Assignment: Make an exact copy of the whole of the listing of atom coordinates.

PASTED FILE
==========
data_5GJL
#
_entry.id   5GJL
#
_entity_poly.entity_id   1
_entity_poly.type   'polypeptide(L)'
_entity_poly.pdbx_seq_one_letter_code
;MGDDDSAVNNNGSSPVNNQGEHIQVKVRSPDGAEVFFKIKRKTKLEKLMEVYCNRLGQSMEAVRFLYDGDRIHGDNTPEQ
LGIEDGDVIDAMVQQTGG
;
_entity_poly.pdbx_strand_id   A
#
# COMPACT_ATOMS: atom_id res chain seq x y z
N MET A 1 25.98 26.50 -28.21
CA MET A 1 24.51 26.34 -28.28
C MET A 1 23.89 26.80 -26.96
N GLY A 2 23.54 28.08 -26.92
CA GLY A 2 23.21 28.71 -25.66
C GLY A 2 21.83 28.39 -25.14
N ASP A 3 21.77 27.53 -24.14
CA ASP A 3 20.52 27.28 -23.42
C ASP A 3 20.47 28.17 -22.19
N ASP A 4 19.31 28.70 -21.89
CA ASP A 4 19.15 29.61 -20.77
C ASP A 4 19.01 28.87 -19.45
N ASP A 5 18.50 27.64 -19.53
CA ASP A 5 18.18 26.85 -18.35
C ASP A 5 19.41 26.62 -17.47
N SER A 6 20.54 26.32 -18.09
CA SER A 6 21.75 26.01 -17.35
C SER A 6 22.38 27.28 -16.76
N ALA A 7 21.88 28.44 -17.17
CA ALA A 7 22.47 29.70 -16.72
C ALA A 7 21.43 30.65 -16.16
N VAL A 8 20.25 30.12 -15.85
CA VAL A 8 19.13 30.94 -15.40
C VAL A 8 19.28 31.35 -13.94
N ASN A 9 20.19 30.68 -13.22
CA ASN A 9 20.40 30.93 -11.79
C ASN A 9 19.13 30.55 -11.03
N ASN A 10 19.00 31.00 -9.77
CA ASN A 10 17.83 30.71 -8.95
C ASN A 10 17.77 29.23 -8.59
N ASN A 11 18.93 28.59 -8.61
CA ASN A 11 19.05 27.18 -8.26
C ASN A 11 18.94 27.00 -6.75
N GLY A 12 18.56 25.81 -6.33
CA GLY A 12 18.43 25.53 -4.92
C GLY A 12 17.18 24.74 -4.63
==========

data_5GJL
#
_entry.id   5GJL
#
_entity_poly.entity_id   1
_entity_poly.type   'polypeptide(L)'
_entity_poly.pdbx_seq_one_letter_code
;MGDDDSAVNNNGSSPVNNQGEHIQVKVRSPDGAEVFFKIKRKTKLEKLMEVYCNRLGQSMEAVRFLYDGDRIHGDNTPEQ
LGIEDGDVIDAMVQQTGG
;
_entity_poly.pdbx_strand_id   A
#
# COMPACT_ATOMS: atom_id res chain seq x y z
N MET A 1 25.98 26.50 -28.21
CA MET A 1 24.51 26.34 -28.28
C MET A 1 23.89 26.80 -26.96
N GLY A 2 23.54 28.08 -26.92
CA GLY A 2 23.21 28.71 -25.66
C GLY A 2 21.83 28.39 -25.14
N ASP A 3 21.77 27.53 -24.14
CA ASP A 3 20.52 27.28 -23.42
C ASP A 3 20.47 28.17 -22.19
N ASP A 4 19.31 28.70 -21.89
CA ASP A 4 19.15 29.61 -20.77
C ASP A 4 19.01 28.87 -19.45
N ASP A 5 18.50 27.64 -19.53
CA ASP A 5 18.18 26.85 -18.35
C ASP A 5 19.41 26.62 -17.47
N SER A 6 20.54 26.32 -18.09
CA SER A 6 21.75 26.01 -17.35
C SER A 6 22.38 27.28 -16.76
N ALA A 7 21.88 28.44 -17.17
CA ALA A 7 22.47 29.70 -16.72
C ALA A 7 21.43 30.65 -16.16
N VAL A 8 20.25 30.12 -15.85
CA VAL A 8 19.13 30.94 -15.40
C VAL A 8 19.28 31.35 -13.94
N ASN A 9 20.19 30.68 -13.22
CA ASN A 9 20.40 30.93 -11.79
C ASN A 9 19.13 30.55 -11.03
N ASN A 10 19.00 31.00 -9.77
CA ASN A 10 17.83 30.71 -8.95
C ASN A 10 17.77 29.23 -8.59
N ASN A 11 18.93 28.59 -8.61
CA ASN A 11 19.05 27.18 -8.26
C ASN A 11 18.94 27.00 -6.75
N GLY A 12 18.56 25.81 -6.33
CA GLY A 12 18.43 25.53 -4.92
C GLY A 12 17.18 24.74 -4.63